Using Cycle Facilities
- By AmySummers_LCC on at 11:59am 8 January 2015
- Posted in: FAQs
- Tagged with: bus lanes, advice, highway code, cycle lanes, safer cycling, cycle tracks or paths
Cycle lanes are often created to encourage cycling in certain areas or along busy roads that may have previously been difficult to negotiate. Cycle lanes with unbroken white lines are for the sole use of cyclists.
Some cycle lanes have been designed in such a way that they encourage cyclists to ride near the kerb or close to parked cars where the risk of collision is higher.
You do not have to use such lanes. In some cases you may find parked vehicles obstructing cycle lanes.
Use cycle lanes if you feel it is convenient or safer. Otherwise use the road space in the same way you would if there was no cycle lane.
You might find your route incorporates one of the Mayor's Cycle Superhighways, indicated by blue paint on the roads. Whilst they are designed to keep cyclists safer, many of these need improvements and upgrades to make them safer for cyclists. You should still take care and be aware of what's around you when using the Cycle Superhighways, as you would with any other cycle lane.
Cycle Tracks and Paths
Many cycle paths on footpaths and through parks will be for shared use with pedestrians. Remember that pedestrians have priority on such paths and you should cycle considerately.
Bus lanes can be used if signposted for shared use. They may also be shared with powered two wheelers and taxis and at certain times of day other motor vehicles may use them as well.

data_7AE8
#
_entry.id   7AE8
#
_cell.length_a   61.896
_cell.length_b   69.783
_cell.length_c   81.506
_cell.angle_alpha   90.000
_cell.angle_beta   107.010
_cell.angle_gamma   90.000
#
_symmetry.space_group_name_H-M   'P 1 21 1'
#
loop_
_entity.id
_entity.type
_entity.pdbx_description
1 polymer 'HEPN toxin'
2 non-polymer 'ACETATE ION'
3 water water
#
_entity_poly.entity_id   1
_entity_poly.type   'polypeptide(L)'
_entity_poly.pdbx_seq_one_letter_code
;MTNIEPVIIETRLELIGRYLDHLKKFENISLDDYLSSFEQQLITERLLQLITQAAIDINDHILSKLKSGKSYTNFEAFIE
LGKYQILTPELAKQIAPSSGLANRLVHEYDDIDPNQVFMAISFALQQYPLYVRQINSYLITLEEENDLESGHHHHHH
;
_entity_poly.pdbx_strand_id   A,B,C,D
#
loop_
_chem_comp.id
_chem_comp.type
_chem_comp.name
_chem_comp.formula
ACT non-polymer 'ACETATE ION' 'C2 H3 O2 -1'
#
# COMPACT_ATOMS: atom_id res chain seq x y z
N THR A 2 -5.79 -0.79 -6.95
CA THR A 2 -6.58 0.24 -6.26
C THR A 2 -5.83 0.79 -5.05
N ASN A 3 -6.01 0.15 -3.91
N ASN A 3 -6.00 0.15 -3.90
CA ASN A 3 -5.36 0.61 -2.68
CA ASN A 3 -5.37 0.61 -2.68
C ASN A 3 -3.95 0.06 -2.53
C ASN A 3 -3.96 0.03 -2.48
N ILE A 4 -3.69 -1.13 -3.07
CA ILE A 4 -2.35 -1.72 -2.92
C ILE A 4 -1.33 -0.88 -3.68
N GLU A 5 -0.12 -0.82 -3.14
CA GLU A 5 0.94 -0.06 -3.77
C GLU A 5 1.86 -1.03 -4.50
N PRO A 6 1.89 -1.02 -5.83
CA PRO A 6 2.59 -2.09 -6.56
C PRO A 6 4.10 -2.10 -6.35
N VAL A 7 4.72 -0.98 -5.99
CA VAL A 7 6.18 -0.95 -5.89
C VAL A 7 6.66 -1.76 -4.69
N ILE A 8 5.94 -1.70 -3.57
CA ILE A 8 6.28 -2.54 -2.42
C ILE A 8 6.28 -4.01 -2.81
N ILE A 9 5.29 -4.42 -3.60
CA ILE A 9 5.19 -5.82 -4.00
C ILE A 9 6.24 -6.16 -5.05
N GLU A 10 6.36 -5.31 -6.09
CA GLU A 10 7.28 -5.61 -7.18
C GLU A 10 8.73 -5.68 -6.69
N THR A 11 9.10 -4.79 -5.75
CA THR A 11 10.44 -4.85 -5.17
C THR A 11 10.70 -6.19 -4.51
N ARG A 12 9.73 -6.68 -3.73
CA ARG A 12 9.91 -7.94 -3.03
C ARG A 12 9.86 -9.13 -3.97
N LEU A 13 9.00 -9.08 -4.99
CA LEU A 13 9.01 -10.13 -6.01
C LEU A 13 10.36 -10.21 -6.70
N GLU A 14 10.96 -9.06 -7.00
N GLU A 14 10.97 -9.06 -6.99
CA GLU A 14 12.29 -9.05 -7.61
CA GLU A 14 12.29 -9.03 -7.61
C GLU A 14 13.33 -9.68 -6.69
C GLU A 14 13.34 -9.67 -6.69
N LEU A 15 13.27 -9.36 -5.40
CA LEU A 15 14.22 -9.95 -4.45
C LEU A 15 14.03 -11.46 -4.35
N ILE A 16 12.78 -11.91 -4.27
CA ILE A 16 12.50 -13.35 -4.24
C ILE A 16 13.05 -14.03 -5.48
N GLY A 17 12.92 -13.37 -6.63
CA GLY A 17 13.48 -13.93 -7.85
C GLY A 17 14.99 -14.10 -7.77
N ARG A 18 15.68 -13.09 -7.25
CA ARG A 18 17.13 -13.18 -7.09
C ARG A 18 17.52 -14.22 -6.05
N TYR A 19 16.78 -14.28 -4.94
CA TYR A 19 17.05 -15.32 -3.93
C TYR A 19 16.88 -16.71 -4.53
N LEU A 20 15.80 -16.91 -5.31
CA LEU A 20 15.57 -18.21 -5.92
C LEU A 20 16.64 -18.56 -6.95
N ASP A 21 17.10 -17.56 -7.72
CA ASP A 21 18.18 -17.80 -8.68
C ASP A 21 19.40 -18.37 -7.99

Be careful when using bus lanes. Avoid passing the bus on the pavement side as the driver will not be able to see you easily and may pull into the kerb without warning.
Some areas are for use by pedestrians, cyclists and sometimes motor traffic too. Pedestrians have priority in these areas so you should cycle considerately.
Advanced Stop Lines
Advanced stop lines (ASLs), or bike boxes, allow you to stop in front of other traffic at traffic lights. This means that when the traffic light turns to green you can start off ahead of other traffic. They consist of a green or red box with a bicycle painted on it. Some have a feeder lane running up to them.
Motorists are required to stop at the solid white line at the rear of this box. Not all motorists obey this regulation. If a motorist does stop on the box, pull up alongside the stationary vehicle and try to make eye contact with the driver. Be careful in case the motorist turns left unexpectedly.